Unto the Least of These
North Dakota Senator Jeff Magrum pushes for a study which aims to develop more accessible housing for the physically disabled.
“I think it’s worthwhile to really figure out what [we] can do for our brothers and sisters who are disabled so they can take care of themselves, because that’s ultimately what they want – to be as independent as they can be,” Magrum said, as quoted by Joel Porter for for KXNET.
Many people, no matter their religious beliefs, will agree that helping the disabled is something that the able are called to do. It is a worthy cause … as long as it does not dip too deeply into some people’s pocketbooks.
And while the Scriptures do outline some exceptions for partiality in who exactly is eligible for and should receive church assistance (1 Timothy 5), Jesus’ life reveals that grace is for all. Just as instructed in Zechariah 7:8-10, Jesus sought justice, demonstrated mercy, and felt compassion for the widow, the fatherless, the poor, the foreigner, the disabled, the downtrodden, the oppressed, the sorrowful parents, the possessed, the tax collectors, the oppressors, the self-righteous. …
One of the many examples Jesus provides us is found in Luke 8:40-56.
Jesus and the disciples just returned to Galilee by boat and barely had time to regain their footing before a synagogue leader with a dying daughter fell at Jesus’ feet, begging for her healing. This would be an important mission because not only would Jesus heal a young child, but also be recognized as the Son of God before a Jewish leader.
But before any of these miracles could happen, a women suffering from years of bleeding reached out from the crowd and touched the fringe of Jesus’ cloak. There are several important items to note here. She was most likely living in loneliness, unable to feel another human’s touch for twelve years. According to Levitical law, due to her heavy bleeding (uncleanness) she should not be around other Jews, let alone a synagogue leader or the Rabbi (Jesus). Furthermore, deliberately defiling one of them with her touch would likely cost her her life.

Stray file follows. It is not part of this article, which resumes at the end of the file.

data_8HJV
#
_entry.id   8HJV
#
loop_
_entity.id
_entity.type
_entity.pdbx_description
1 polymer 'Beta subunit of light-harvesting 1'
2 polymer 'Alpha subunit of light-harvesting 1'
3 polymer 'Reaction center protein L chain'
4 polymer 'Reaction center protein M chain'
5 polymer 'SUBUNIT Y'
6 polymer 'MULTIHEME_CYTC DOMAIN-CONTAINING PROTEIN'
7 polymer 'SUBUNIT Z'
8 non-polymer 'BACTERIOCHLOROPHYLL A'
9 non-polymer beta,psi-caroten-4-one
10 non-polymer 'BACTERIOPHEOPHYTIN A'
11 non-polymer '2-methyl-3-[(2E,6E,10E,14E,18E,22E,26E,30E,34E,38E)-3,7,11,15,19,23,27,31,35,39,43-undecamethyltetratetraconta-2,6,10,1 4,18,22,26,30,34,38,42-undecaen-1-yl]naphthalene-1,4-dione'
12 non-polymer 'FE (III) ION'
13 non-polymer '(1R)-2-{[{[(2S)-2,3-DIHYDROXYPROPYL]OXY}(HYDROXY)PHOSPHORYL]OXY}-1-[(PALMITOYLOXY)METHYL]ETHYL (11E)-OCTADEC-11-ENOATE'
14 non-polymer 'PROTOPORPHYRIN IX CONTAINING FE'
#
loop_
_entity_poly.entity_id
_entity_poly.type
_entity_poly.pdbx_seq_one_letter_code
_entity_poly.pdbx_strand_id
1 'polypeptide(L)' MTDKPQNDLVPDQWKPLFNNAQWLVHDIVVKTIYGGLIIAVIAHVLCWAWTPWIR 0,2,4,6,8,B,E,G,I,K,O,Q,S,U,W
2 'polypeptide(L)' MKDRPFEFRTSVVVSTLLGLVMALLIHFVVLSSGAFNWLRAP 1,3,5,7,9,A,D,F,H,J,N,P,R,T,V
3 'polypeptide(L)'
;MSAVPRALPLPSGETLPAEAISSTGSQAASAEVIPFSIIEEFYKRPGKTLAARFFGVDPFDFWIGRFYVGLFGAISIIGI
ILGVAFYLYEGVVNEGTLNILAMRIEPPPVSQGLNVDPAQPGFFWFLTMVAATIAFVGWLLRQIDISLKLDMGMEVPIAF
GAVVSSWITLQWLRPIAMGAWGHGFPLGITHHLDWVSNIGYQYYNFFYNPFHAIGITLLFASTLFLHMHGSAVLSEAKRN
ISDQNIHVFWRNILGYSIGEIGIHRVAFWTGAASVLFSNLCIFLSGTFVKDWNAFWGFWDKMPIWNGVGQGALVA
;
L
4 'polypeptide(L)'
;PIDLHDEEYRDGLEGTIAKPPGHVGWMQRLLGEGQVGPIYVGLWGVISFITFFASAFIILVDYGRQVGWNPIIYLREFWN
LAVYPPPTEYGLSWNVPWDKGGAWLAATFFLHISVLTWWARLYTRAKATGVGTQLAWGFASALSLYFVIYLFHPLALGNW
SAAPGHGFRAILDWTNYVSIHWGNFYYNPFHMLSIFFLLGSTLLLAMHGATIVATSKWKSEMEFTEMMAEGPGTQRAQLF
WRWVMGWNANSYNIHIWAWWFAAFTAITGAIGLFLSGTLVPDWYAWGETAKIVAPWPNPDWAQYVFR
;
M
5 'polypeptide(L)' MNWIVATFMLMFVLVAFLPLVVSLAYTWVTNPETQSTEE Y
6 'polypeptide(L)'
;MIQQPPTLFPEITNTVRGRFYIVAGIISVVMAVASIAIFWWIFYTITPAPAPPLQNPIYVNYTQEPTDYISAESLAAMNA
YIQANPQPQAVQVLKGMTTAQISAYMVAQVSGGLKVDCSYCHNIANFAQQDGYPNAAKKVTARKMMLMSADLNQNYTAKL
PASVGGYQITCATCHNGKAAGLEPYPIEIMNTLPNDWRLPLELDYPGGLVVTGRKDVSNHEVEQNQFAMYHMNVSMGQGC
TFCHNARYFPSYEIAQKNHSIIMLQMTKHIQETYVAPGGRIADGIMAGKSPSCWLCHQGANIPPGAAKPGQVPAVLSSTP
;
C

Fortunately, because she reached out in faith and because Jesus is compassionate, Jesus healed her and also gave her a chance to profess this restoration by asking aloud who in the crowd touched Him. She professed her story. In response, Jesus addressed this once-disabled, once-ostracized woman as “Daughter.”
The outcast made before all a daughter of the Most High!
And yet a Jewish leader, a father, had lost a daughter. But the same gift was offered to this man. And because he believed, his daughter was brought back to life.
Rich and poor, righteous and sinful, able and disabled, young and old, Jesus extends His grace to all.
Connecting: Does the investment of your resources reflect the life and ministry of Jesus?
Sharing: How have Christians (mis)applied Deuteronomy 15:11 (the poor and needy will always be with us)?
- Christians error in only quoting the first half of the verse. The second half of the verse instructs us to help them out.
- This verse has been misconstrued because it’s not in the entire context of the chapter, which focuses on freeing people from debts.
- They have taken it to mean that we can forgive debts but not aid those who choose a life of poverty.
- It’s an example that we should all live with as little material goods as possible (backed by Jesus in Matthew 8:20).
- Without the cultural context and experience in which it was given, it’s difficult to interpret.
Applying: Read John 4, which discusses the Samaritan woman at the well and the royal official, both of whom needed Jesus’ help. With a partner, compare and contrast the differences between the two stories found here and the two found in Luke 8:40-56.
~ Stefani Leeper